So Facebook finally caught up with me and I became “friends” my very first boyfriend. Ever. That high school, “first cut is the deepest,” first love that many of us have.
It was great to reconnect with an important person in my life, but it also made me remember the soul-wrenching shock that is the first real break-up, the hours I spent diligently replaying the same few songs by The Smiths over and over while scribbling bad poetry on tear-stained spiral notebooks. Maybe some of you never had this. Maybe you are still partnered with your first sweetie, your first kiss.
But for the rest of us, you know what I’m talking about. The way the rug was pulled out from under your very essence the first time someone you loved ended things with you. That feeling where your heart hurt in way that you never knew was possible before. Like when a toddler touches the hot part of a stove for the first time and recoils in shock, anger, and pain. Even if you go through many relationships for the rest of your life, nothing tops that initial introduction into the world of love and loss.
As I traipsed down the memory of my own teen-angst heartache, I turned my thoughts toward the future, and began anticipating when my own small daughters will inevitably feel the crush of some young person who no longer reciprocates their own youthful romantic feelings. I imagined the sweet curly head of one my girls shaking with sobs in my maternal lap over some unreciprocated love. It’s hard to look at their chubby cheeks and childish bodies and ponder that someone will someday make them cry as hard as they do now over a time-out or busted toy.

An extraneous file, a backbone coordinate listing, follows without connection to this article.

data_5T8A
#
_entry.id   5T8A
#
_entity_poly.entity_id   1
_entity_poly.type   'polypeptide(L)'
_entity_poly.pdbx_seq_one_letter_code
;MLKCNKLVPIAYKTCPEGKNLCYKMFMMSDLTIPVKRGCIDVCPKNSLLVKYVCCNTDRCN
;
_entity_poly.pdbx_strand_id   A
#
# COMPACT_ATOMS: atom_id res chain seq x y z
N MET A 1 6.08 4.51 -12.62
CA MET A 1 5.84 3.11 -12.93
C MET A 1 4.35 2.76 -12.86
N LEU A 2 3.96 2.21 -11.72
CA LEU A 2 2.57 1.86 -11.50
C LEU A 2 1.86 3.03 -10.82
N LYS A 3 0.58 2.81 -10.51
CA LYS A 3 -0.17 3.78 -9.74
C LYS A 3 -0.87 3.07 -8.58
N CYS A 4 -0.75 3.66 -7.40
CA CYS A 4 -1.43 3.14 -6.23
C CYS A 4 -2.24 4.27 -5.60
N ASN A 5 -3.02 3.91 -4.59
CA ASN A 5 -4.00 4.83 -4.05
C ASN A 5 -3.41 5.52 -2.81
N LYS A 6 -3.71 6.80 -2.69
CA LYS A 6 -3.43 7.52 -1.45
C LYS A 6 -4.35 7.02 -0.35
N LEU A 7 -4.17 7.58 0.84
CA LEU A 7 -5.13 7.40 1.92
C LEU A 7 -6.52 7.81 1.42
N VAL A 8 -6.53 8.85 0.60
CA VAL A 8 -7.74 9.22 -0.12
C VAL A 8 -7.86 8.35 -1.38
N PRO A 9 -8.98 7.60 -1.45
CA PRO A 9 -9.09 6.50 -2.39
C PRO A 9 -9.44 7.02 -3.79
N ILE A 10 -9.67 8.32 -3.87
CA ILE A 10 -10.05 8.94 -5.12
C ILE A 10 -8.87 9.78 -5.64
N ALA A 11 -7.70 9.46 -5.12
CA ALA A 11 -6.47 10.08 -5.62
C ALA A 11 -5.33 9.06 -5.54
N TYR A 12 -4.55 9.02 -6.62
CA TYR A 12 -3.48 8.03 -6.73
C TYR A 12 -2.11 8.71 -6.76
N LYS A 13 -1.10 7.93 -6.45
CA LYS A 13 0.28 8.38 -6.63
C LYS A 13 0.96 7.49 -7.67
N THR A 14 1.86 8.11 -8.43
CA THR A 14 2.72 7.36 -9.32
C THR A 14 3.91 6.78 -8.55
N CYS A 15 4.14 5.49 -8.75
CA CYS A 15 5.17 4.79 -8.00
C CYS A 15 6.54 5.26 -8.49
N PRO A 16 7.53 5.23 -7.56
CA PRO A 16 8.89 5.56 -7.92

Ouch. I can already hurt for them in anticipation. But what can I do? The whole heartbreak thing, along with the mooning and moping around, is a pivotal part of emotional and social development. Of course my first break-up was painful, but it laid a cornerstone into my life’s foundation on what I expect, need, and demand in a relationship. It provided valuable lessons on how to love, how to grieve, and how to recover. As an adult woman I now look back on my first young relationship (even with the bummer ending) as an intensely meaningful part of my adolescence that I wouldn’t trade for anything.
And just like I’m a better person for having gone through my youthful romantic experience, and subsequent first heartbreak, I know my children will need to experience their own hearts getting shattered. Probably more than once. I can’t shelter them from this and I wouldn’t want to. They need to experience love and loss so that they can grow into complicated, interesting women who know who they are and what they want in a partner.
Just as I am glad I went through my own teen heartache, in a weird way I’m glad that my children will experience the same thing. I can already see my first-grade daughter enter into that early glimmer of elementary school flirtation. Sometimes I look at the gang of little girls and boys congregating on the steps outside her school, with their backpacks slung oh-so casually and their heads tossed back in laughter, and I fast forward to the adolescent amped-up version of this interaction. I feel the throb of hormones to come and the inevitable sadness that will follow whatever bonds are made and broken.
And when this happens I anticipate that I will be able to do more than just coo in mock understanding. Will my own teenage drama make me a better parent? I don’t know. But I am certain that it will make me empathetic and kind when my children need to lean on me someday. I may even share some appropriate lyrics by The Smiths.